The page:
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The ‘Secret Safari’ rangers on how solar lights protect the last Northern White Rhino

The rangers at Ol Pejeta Conservancy in Kenya use their Namene Solar lights every day, to protect the last Northern White Rhino.

At Namene Solar we believe power should protect the planet, not pollute it. That’s why we’re proud that our solar lights are safeguarding the world’s most vulnerable species.

If you’re passionate about protecting the planet and wildlife then you may have tuned into the recent Channel 4 documentary series ‘Secret Safari.’ Filmed in Kenya, at Ol Pejeta Conservacy the series follows the park’s rangers as they guard lions, zebra, buffalo and rhino.

What you might not have spotted on screen are the pocket-sized solar lights the rangers use to patrol at night. They’re Namene Solar’s award-winning SM100 solar head torches. And they’re playing their part to protect the world’s most endangered animals.

Rangers use solar lights to keep last two rhino safe

We already know that solar is good for the planet. Each of our solar lights saves an average of 92kg of carbon emissions every year. Our lights have saved over 160,000 tones of CO2 so far, by helping people swap fossil fuels like kerosene for clean, affordable solar.

But we couldn’t be more thrilled to see our  solar lights in action at Ol Pejeta conservancy, helping the rangers to keep endangered animals safe.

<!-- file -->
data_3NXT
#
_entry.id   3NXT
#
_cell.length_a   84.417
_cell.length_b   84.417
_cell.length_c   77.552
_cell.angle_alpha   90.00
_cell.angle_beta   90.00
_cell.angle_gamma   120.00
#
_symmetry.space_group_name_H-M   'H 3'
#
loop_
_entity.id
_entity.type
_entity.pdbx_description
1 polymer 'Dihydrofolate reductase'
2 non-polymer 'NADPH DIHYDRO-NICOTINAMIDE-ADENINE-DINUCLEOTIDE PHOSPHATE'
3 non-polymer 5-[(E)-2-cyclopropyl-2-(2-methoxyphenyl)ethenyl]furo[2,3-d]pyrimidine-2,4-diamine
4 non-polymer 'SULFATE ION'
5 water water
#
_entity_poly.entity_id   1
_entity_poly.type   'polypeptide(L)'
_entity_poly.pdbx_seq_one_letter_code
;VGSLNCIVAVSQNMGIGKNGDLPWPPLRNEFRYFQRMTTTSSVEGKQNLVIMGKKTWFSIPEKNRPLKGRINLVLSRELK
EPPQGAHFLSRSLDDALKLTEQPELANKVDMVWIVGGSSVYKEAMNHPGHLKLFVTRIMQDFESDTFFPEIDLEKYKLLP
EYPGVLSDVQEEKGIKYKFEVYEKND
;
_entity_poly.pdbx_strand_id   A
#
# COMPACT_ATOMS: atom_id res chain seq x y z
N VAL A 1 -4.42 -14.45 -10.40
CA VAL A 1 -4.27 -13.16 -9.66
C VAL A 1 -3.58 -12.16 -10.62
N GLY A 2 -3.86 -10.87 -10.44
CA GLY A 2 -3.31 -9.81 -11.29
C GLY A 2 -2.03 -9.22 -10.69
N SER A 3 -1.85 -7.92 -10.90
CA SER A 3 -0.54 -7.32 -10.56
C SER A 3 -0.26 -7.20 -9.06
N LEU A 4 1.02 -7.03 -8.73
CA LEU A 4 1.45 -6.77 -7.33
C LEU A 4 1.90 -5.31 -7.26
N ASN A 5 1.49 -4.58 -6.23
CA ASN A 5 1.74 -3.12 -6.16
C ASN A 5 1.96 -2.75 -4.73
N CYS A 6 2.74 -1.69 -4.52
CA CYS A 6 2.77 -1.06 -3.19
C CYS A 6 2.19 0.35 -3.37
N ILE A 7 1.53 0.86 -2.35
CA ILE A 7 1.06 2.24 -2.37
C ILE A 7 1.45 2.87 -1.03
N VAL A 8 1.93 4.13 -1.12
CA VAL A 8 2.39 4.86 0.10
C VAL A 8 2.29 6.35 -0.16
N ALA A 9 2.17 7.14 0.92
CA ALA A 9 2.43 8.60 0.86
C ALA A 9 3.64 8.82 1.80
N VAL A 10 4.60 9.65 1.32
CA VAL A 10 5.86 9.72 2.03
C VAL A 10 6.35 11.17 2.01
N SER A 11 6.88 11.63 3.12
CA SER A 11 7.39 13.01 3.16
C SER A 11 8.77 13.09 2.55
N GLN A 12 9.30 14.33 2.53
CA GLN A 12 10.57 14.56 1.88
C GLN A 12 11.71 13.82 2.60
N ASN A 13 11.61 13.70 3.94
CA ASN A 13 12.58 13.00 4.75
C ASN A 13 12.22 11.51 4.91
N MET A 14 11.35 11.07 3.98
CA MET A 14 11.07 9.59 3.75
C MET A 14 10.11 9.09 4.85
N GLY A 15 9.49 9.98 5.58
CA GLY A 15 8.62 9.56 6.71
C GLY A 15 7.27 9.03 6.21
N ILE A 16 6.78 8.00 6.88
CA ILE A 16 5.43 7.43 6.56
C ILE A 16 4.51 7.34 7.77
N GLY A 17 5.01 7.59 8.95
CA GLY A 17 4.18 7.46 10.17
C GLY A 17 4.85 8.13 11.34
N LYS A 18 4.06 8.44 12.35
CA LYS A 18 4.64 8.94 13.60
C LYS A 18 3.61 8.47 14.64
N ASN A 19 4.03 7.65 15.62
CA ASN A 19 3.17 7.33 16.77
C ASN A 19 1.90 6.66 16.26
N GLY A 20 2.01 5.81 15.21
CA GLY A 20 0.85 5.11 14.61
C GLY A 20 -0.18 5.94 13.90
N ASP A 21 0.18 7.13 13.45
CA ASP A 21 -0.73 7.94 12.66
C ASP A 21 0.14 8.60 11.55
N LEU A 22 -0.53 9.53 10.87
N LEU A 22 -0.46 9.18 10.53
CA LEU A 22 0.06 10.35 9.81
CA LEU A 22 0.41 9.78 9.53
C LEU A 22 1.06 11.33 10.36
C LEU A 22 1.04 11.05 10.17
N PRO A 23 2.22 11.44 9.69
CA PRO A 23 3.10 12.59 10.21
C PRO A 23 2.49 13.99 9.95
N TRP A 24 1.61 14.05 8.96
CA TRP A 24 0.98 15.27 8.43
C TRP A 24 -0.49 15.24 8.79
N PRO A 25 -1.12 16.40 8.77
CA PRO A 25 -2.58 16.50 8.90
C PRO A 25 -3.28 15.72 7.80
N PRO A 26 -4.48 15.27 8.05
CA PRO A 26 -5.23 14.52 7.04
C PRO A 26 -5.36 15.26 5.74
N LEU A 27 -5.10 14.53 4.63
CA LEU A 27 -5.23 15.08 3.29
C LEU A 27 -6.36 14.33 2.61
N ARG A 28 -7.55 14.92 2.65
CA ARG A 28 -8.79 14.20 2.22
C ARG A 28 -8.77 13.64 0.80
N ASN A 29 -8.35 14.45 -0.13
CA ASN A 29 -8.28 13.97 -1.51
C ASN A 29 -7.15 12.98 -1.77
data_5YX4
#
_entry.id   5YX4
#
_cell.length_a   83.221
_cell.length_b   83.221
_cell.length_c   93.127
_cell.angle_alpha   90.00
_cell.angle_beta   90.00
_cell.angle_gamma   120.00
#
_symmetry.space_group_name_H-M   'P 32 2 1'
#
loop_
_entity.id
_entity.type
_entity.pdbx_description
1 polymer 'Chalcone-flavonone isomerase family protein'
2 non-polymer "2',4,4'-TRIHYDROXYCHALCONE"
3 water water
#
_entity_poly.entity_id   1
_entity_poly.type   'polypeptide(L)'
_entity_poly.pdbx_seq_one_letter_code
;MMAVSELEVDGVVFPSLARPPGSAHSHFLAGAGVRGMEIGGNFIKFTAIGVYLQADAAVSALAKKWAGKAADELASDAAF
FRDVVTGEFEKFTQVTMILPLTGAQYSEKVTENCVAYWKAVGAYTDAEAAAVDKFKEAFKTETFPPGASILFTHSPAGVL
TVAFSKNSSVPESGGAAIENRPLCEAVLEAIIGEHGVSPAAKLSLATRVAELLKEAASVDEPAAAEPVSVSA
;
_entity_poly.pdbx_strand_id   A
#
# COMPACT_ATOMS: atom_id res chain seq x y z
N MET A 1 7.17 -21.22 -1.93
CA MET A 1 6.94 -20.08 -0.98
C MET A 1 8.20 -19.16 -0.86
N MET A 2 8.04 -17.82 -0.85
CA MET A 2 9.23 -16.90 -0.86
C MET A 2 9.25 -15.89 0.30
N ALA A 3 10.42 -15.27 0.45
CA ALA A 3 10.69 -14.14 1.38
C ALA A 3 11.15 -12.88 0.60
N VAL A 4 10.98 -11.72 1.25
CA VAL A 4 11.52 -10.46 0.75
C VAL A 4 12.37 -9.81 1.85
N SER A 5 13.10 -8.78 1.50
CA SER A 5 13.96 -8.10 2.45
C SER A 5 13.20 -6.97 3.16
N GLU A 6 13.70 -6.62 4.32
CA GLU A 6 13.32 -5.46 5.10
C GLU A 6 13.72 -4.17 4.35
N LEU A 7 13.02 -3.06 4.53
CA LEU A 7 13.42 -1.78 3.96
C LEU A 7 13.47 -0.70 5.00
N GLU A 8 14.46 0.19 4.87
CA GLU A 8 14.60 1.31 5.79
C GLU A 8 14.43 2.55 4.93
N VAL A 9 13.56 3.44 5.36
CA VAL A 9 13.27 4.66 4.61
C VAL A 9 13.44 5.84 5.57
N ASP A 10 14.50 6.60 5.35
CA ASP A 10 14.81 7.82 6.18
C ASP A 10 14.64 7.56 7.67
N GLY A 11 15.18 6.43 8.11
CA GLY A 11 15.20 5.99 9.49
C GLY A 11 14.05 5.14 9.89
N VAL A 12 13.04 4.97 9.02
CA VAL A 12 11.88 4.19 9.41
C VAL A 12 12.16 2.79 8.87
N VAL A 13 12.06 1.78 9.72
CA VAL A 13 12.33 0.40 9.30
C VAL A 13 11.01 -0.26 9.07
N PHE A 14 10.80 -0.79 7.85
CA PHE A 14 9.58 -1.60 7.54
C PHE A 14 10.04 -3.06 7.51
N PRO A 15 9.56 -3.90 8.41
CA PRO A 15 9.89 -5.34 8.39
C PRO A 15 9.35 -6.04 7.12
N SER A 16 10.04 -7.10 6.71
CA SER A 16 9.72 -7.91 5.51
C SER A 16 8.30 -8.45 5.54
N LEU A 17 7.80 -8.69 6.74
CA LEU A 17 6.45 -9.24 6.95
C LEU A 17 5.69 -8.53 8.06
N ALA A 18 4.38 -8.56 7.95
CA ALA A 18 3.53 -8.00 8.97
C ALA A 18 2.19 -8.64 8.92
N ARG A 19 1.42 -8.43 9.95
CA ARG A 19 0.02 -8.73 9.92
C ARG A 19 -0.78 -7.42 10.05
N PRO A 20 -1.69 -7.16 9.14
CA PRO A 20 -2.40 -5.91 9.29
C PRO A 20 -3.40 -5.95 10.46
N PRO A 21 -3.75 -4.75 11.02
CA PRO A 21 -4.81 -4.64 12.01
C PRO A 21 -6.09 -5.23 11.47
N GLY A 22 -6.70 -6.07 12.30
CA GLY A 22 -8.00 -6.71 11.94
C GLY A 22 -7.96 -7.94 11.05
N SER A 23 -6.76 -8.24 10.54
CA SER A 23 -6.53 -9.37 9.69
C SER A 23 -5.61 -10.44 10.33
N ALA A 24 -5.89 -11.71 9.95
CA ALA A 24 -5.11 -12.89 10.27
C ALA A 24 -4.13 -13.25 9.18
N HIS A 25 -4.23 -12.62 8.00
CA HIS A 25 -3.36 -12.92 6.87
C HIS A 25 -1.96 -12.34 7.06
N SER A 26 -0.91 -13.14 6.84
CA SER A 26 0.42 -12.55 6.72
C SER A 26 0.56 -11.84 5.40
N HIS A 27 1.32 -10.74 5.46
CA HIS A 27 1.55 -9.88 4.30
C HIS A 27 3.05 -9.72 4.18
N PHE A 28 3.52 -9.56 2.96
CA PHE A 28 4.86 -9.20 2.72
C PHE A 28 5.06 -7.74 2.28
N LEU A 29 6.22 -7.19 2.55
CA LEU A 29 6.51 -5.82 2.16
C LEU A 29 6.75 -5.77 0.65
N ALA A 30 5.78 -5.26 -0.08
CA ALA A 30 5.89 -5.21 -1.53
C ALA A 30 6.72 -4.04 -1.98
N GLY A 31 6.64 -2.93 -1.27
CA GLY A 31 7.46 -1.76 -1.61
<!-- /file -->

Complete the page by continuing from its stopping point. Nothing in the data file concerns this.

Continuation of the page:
Our team visited the conservancy to find out how rangers James and Jacob use these solar lights to keep a 24-hour watch over the last two Northern White Rhino in the world.

The last two Northern White Rhino in Ol Pejeta Concervancy, Najin and Fatu are protected by rangers armed with SM100 solar lights.

Hunted to the brink of extinction for their ivory horns, Sudan, the last male of the species died in 2018 and left behind mother and daughter Najin and Fatu in Ol Pejeta.

James and Jacob have a mighty task to protect them round the clock. Since 2019 they have been using our SM100 lights in their daily duties around the park.

“I like the lights because they’re efficient. They are solar powered, so we wear them in the day and they charge.” Says James.

There may be light at the end of the tunnel for Najin and Fatu. A scientific breakthrough earlier this year could create new embryos that could save the species. Until then, Najin and Fatu can rely on the park rangers by day – and night – to watch over them and keep them safe.

To find out more about our solar lights or to purchase a light and start your own solar story, contact